“The Indians knew all the cool places,” Cindy, Ragged Point Inn Gift Shop manager, told me. Her voice trailed off wistfully.
The resort’s restaurant is adjacent, and I was enjoying the Small Stack of gourmet pancakes one morning. As I poured maple syrup, sun beat down through the glass ceiling amidst the wood beams and stone. Dining there is at once indoor and outdoor. Waiting for me, in the sea-washed air through the abundant glass, behind the outdoor tables, was an exhibit of modern/ancient fusion. It was a lesson offered in an outdoor classroom leading to a superb Pacific view.
Four circular holes pocked a hard serpentine outcropping jutting above the manicured lawn and garden path. Called “grinding holes,” not uncommon here yet largely unknown to tourists, they formed as native Americans ground foodstuffs. Right here along Route 1, I found the California spirit, that lost and longed-for land connection.
Anthropological research at CalPoly in San Luis Obispo established the Ragged Point grinding holes as Salinan in origin. Such sites can be as recent as 150 years or can be much, much older. The Salinans who fashioned them were a division of the tribe called Playano — “beach people” — by Spanish explorers. Salinan villages stretched from Morro Rock to Dolan Rock, Salinas to Cuesta Grade Summit, and as far as 70 miles eastward to the Diablo Range, Temblor Range and the Painted Rock of Carrizo Plain. Today, the Salinan Tribe, which once numbered 3,000 souls, consists of about 800.
Salinan Tribal Administrator Patti Dunton explained how the tribe “mapped” the territory of the beach people. Their map was one of existential poetry: a Western Gate facing a Great Fire.
I wondered if the Salinans were making acorn pancakes 1,000 years ago out back of the resort restaurant. They ground this staple in these rock mortars and then leached out the tannin in water, making acorn meal that they baked into cakes.
I learned the complex lore of these grinding holes when Tribal Chair John Burch honored me with his insights on Ragged Point. That outcropping was actually a long-ago organic kitchen.
“Tegula shellfish were as important a food as acorns,” he explained, as I recalled the whorled snails washed up on the Big Sur beach. “They ground them up shell and all and mixed them with acorns or other meats.” Their high salt content not only lent food flavor but preserved their tiny meats on long journeys. He continued, “They ground herbs there.” As hunter-gatherers, they made use of unusual foods such as tree lichens.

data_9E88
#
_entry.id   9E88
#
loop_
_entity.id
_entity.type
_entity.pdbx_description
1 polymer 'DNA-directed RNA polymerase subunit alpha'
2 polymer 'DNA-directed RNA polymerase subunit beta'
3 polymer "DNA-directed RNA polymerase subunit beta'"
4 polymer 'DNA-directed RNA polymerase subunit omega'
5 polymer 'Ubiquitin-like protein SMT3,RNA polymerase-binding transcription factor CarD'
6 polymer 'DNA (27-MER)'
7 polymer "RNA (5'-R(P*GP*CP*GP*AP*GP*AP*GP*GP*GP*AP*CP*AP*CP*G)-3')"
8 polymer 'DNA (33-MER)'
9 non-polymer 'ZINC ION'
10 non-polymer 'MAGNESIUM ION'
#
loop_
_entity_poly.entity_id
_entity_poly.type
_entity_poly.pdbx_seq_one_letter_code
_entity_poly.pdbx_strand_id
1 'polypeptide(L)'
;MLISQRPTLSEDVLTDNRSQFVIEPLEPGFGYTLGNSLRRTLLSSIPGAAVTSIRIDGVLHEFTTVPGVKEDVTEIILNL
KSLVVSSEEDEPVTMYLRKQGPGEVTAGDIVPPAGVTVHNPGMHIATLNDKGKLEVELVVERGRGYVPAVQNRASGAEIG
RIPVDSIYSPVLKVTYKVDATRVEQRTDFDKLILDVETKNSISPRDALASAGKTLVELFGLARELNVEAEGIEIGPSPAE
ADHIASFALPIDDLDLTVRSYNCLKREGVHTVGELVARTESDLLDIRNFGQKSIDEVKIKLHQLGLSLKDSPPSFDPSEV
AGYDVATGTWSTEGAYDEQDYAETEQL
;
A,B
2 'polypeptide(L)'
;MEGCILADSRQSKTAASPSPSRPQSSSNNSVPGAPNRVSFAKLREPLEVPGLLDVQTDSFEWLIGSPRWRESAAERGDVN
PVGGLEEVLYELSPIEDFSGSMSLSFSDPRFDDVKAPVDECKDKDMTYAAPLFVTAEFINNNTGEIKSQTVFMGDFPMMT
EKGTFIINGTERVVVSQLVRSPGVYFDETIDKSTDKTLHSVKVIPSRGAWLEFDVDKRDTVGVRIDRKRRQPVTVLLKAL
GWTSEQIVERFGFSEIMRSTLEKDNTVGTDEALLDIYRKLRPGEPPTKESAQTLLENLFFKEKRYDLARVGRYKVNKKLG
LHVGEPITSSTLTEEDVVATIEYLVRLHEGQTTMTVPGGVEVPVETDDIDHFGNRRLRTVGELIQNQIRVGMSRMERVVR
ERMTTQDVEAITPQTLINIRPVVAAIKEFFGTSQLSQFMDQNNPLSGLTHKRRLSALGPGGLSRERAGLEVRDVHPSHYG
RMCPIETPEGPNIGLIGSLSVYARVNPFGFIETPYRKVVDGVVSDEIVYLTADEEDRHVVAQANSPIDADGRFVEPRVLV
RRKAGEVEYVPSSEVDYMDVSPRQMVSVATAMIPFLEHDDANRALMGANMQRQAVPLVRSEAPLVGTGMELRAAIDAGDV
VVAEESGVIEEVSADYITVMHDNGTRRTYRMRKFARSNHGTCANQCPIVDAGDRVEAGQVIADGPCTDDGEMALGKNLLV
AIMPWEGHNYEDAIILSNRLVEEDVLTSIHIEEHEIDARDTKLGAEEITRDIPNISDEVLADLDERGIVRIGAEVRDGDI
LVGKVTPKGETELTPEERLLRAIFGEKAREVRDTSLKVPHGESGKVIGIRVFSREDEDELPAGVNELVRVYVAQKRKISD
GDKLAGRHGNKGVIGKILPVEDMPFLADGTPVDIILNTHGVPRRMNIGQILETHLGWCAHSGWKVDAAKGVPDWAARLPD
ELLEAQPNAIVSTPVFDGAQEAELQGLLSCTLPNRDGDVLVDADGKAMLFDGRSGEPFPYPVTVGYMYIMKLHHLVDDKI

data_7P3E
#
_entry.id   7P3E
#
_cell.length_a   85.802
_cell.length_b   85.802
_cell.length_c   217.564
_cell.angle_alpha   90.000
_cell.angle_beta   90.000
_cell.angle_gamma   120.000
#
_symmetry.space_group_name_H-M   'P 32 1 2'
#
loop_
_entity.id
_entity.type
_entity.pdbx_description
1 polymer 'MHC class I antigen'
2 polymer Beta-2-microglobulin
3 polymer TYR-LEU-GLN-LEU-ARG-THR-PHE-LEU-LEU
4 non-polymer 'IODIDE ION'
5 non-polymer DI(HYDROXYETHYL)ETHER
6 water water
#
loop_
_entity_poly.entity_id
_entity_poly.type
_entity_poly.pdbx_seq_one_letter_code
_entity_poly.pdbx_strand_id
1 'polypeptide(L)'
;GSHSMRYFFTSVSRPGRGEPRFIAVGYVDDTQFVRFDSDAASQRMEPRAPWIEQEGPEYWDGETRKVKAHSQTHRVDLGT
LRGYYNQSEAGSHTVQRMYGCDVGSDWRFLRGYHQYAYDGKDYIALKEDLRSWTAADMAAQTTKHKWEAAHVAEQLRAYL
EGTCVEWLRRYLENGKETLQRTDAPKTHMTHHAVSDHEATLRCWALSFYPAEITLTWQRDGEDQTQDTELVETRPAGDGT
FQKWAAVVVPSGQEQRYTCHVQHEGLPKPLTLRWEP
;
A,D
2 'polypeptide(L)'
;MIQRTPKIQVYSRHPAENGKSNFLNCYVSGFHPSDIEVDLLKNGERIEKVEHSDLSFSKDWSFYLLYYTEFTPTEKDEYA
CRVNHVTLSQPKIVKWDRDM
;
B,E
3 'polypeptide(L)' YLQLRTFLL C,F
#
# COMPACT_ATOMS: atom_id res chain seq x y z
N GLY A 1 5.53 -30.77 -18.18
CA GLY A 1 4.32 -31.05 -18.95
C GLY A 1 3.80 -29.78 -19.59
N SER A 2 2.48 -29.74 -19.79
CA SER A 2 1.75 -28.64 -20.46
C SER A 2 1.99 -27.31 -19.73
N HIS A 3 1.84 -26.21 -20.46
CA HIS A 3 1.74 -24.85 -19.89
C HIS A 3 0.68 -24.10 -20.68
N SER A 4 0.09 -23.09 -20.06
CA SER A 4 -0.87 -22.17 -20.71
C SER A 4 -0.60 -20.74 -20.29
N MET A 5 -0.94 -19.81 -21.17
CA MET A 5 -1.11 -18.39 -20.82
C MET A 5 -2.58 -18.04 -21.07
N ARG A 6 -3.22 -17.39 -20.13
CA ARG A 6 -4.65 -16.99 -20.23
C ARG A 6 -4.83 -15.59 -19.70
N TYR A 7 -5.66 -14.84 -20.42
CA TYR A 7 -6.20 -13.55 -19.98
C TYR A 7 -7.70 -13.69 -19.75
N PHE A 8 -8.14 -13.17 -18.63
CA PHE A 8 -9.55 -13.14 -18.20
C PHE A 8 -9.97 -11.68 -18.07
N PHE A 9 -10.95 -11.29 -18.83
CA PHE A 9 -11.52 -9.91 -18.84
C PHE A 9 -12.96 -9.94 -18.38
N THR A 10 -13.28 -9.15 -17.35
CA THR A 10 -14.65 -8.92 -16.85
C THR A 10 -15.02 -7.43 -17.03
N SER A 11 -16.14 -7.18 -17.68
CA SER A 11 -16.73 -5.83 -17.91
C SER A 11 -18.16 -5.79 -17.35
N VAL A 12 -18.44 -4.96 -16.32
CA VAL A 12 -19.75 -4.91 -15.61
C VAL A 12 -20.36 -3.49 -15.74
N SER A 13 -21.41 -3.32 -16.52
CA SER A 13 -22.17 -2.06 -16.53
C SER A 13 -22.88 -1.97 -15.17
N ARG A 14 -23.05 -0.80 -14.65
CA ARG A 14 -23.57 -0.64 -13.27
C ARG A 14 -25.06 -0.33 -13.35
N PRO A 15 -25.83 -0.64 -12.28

Then John Burch told me the age of the Ragged Point rock mortars.
Whatever they were grinding, they ground it long ago — 10,000 years ago. He could tell the age by the convex form of the mortars, created in an ancient process using a wooden implement. They first broke the rock apart with an agate drill and then smoothed the contours through the circular grinding motion. He reminded me that this mortar site, when in use, was a clifftop 25 miles inland from the ocean. It was still a cool place, but bereft of crashing ocean sound, which approached over the intervening ages. Time tends to smooth over boundaries.
These days, as Tribal Chair, John Burch deals with the politics of boundaries. The ancient neighbors of the Salinans, the Chumash to the south, overlapped with the Salinans around Ragged Point. The Salinans objected to Ragged Point’s inclusion in the proposed Chumash Heritage National Marine Sanctuary. Millennia ago, Salinans packed their shellfish on foot over the proposed sanctuary’s seabed.
The grinding holes behind the restaurant establish the clifftop as Salinan, but the Chair prefers to look at it in an older way. “It doesn’t matter whether those grinding holes were Chumash or Salinan,” he says. “What matters is that they offer a window into learning.” Through the Ragged Point Inn restaurant windows, I looked out at a 10,000-year-old kitchen classroom facing a Great, Sacred Fire.